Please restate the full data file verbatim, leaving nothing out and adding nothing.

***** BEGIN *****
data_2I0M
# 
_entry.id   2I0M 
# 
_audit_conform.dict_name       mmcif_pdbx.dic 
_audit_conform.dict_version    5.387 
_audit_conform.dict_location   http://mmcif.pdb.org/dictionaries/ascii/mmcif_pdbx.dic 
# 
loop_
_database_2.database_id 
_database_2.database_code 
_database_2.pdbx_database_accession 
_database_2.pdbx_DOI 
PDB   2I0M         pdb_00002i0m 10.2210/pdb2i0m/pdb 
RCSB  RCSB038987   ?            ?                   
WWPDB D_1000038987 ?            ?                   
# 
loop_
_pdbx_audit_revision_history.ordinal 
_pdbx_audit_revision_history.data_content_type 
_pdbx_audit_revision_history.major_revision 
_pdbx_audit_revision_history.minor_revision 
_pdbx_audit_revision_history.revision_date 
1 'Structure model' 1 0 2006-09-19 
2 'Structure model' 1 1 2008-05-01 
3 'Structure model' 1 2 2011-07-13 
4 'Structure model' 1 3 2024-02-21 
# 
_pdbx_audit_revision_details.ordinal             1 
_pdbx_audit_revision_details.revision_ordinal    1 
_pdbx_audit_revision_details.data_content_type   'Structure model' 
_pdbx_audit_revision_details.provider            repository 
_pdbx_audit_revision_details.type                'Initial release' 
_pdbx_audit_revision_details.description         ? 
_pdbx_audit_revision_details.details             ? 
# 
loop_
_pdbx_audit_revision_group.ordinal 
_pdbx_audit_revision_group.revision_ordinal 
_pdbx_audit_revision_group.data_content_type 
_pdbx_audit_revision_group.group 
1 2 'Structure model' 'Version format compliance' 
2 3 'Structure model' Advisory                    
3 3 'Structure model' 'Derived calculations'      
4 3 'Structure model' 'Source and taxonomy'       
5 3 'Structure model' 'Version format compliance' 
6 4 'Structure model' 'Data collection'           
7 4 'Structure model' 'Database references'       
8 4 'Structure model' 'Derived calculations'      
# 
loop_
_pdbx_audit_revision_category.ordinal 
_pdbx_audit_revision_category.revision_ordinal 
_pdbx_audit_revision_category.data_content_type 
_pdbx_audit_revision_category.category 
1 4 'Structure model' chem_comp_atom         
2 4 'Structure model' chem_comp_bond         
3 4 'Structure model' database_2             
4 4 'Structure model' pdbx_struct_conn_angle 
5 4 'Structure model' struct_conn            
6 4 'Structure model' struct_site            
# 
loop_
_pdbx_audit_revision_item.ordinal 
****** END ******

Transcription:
data_2I0M
# 
_entry.id   2I0M 
# 
_audit_conform.dict_name       mmcif_pdbx.dic 
_audit_conform.dict_version    5.387 
_audit_conform.dict_location   http://mmcif.pdb.org/dictionaries/ascii/mmcif_pdbx.dic 
# 
loop_
_database_2.database_id 
_database_2.database_code 
_database_2.pdbx_database_accession 
_database_2.pdbx_DOI 
PDB   2I0M         pdb_00002i0m 10.2210/pdb2i0m/pdb 
RCSB  RCSB038987   ?            ?                   
WWPDB D_1000038987 ?            ?                   
# 
loop_
_pdbx_audit_revision_history.ordinal 
_pdbx_audit_revision_history.data_content_type 
_pdbx_audit_revision_history.major_revision 
_pdbx_audit_revision_history.minor_revision 
_pdbx_audit_revision_history.revision_date 
1 'Structure model' 1 0 2006-09-19 
2 'Structure model' 1 1 2008-05-01 
3 'Structure model' 1 2 2011-07-13 
4 'Structure model' 1 3 2024-02-21 
# 
_pdbx_audit_revision_details.ordinal             1 
_pdbx_audit_revision_details.revision_ordinal    1 
_pdbx_audit_revision_details.data_content_type   'Structure model' 
_pdbx_audit_revision_details.provider            repository 
_pdbx_audit_revision_details.type                'Initial release' 
_pdbx_audit_revision_details.description         ? 
_pdbx_audit_revision_details.details             ? 
# 
loop_
_pdbx_audit_revision_group.ordinal 
_pdbx_audit_revision_group.revision_ordinal 
_pdbx_audit_revision_group.data_content_type 
_pdbx_audit_revision_group.group 
1 2 'Structure model' 'Version format compliance' 
2 3 'Structure model' Advisory                    
3 3 'Structure model' 'Derived calculations'      
4 3 'Structure model' 'Source and taxonomy'       
5 3 'Structure model' 'Version format compliance' 
6 4 'Structure model' 'Data collection'           
7 4 'Structure model' 'Database references'       
8 4 'Structure model' 'Derived calculations'      
# 
loop_
_pdbx_audit_revision_category.ordinal 
_pdbx_audit_revision_category.revision_ordinal 
_pdbx_audit_revision_category.data_content_type 
_pdbx_audit_revision_category.category 
1 4 'Structure model' chem_comp_atom         
2 4 'Structure model' chem_comp_bond         
3 4 'Structure model' database_2             
4 4 'Structure model' pdbx_struct_conn_angle 
5 4 'Structure model' struct_conn            
6 4 'Structure model' struct_site            
# 
loop_
_pdbx_audit_revision_item.ordinal 